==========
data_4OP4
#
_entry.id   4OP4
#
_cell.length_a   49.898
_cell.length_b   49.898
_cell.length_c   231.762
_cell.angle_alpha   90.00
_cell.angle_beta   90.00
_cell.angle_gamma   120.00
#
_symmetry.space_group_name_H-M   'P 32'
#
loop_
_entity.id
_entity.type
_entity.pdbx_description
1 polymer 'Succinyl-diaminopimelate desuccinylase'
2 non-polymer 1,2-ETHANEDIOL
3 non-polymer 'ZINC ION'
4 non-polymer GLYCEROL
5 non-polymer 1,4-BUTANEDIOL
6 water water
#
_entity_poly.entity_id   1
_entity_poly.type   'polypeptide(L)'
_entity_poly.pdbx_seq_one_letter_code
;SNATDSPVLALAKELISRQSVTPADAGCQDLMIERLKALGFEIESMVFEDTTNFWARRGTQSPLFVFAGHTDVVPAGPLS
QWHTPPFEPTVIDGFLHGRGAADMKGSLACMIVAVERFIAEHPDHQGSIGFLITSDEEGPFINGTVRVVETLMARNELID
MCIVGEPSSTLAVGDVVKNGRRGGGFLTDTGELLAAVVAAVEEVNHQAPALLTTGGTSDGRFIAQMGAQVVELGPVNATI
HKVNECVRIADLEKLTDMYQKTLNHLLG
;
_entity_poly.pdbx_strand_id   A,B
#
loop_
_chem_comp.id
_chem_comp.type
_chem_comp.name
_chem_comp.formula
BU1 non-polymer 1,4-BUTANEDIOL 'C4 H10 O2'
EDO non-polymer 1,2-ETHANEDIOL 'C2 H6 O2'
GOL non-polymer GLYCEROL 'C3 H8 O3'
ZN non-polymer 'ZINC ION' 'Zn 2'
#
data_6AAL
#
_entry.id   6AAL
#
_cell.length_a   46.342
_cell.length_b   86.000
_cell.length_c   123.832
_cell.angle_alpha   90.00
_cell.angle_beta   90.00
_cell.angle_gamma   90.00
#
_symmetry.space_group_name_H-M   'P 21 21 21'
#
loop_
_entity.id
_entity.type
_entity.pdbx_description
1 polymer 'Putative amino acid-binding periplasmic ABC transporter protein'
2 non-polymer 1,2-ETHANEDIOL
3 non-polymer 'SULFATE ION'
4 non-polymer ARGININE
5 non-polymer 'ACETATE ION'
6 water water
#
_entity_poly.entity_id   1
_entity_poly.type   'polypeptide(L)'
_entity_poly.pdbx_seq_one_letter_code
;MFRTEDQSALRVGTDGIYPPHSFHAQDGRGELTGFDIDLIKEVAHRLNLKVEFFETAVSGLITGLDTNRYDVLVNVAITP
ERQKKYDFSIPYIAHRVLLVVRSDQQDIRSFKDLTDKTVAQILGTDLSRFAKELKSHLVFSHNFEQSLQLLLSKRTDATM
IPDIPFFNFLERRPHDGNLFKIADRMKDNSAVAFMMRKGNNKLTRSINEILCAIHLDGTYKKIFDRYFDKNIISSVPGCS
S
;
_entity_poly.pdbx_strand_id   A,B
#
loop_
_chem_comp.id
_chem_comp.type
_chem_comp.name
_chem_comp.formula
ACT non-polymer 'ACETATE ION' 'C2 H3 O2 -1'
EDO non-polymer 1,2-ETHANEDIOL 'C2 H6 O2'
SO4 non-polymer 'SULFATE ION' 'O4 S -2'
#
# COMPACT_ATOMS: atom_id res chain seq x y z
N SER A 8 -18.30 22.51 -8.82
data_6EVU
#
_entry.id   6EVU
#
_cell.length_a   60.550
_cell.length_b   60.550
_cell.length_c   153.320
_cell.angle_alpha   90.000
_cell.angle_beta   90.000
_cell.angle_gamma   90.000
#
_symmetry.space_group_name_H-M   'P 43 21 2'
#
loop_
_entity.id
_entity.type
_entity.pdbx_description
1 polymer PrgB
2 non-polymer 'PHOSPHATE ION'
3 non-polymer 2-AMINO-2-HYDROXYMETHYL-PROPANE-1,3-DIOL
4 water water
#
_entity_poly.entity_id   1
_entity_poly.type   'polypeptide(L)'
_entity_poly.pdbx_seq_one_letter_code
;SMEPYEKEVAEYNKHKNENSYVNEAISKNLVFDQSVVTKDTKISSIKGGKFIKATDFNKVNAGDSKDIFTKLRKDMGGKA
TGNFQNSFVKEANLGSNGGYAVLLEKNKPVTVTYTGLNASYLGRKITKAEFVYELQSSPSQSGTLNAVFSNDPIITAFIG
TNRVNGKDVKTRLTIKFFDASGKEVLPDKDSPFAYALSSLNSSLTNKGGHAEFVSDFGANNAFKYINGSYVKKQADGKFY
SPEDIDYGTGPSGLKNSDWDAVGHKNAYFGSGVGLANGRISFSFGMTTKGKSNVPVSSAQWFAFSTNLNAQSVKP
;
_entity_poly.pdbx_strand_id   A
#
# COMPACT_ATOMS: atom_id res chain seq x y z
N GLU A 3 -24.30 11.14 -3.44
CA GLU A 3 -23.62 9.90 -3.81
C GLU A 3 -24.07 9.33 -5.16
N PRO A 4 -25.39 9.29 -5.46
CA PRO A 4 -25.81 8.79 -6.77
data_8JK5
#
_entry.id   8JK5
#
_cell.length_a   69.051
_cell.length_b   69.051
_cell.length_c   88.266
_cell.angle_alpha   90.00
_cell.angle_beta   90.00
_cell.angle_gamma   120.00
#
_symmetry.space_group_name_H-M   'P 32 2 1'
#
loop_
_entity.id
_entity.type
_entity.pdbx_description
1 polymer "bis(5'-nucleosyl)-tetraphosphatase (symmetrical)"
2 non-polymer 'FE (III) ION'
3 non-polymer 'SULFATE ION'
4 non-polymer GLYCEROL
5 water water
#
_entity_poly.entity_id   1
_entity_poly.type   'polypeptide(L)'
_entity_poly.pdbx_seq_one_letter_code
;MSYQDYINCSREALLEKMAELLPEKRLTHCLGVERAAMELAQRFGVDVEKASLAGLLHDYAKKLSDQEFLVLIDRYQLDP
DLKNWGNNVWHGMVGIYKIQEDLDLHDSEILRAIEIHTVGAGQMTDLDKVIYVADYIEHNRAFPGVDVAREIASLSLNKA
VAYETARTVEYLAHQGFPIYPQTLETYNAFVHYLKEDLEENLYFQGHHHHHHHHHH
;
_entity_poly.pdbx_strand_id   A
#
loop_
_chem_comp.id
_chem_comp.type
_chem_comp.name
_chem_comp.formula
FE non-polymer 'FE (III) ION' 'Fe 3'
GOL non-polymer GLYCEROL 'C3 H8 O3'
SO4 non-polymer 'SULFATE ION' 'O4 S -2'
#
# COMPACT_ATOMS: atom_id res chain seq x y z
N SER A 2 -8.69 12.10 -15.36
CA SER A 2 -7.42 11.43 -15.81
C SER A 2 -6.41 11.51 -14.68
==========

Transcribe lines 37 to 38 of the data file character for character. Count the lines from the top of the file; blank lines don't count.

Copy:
_chem_comp.type
_chem_comp.name